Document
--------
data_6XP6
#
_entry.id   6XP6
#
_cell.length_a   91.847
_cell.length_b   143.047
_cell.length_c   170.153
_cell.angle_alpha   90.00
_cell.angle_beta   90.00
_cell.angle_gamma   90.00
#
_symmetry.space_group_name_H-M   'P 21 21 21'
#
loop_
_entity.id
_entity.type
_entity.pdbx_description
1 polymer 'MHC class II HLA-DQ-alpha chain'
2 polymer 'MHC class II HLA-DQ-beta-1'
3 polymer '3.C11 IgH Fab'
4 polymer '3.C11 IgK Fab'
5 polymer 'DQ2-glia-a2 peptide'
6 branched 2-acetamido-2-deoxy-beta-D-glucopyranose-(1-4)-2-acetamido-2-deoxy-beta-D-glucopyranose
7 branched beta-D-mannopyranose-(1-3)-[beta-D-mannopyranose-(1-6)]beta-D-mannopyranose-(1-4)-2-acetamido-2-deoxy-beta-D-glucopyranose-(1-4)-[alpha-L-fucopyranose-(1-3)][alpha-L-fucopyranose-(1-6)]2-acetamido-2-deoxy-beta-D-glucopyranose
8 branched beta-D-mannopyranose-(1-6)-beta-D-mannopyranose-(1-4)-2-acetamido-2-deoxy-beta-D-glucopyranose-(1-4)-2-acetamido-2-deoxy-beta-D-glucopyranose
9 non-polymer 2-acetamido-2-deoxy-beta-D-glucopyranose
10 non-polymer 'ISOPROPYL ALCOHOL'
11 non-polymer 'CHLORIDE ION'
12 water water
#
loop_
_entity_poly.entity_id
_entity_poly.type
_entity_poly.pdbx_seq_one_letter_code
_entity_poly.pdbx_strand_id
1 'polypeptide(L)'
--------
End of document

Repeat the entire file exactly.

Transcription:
data_6XP6
#
_entry.id   6XP6
#
_cell.length_a   91.847
_cell.length_b   143.047
_cell.length_c   170.153
_cell.angle_alpha   90.00
_cell.angle_beta   90.00
_cell.angle_gamma   90.00
#
_symmetry.space_group_name_H-M   'P 21 21 21'
#
loop_
_entity.id
_entity.type
_entity.pdbx_description
1 polymer 'MHC class II HLA-DQ-alpha chain'
2 polymer 'MHC class II HLA-DQ-beta-1'
3 polymer '3.C11 IgH Fab'
4 polymer '3.C11 IgK Fab'
5 polymer 'DQ2-glia-a2 peptide'
6 branched 2-acetamido-2-deoxy-beta-D-glucopyranose-(1-4)-2-acetamido-2-deoxy-beta-D-glucopyranose
7 branched beta-D-mannopyranose-(1-3)-[beta-D-mannopyranose-(1-6)]beta-D-mannopyranose-(1-4)-2-acetamido-2-deoxy-beta-D-glucopyranose-(1-4)-[alpha-L-fucopyranose-(1-3)][alpha-L-fucopyranose-(1-6)]2-acetamido-2-deoxy-beta-D-glucopyranose
8 branched beta-D-mannopyranose-(1-6)-beta-D-mannopyranose-(1-4)-2-acetamido-2-deoxy-beta-D-glucopyranose-(1-4)-2-acetamido-2-deoxy-beta-D-glucopyranose
9 non-polymer 2-acetamido-2-deoxy-beta-D-glucopyranose
10 non-polymer 'ISOPROPYL ALCOHOL'
11 non-polymer 'CHLORIDE ION'
12 water water
#
loop_
_entity_poly.entity_id
_entity_poly.type
_entity_poly.pdbx_seq_one_letter_code
_entity_poly.pdbx_strand_id
1 'polypeptide(L)'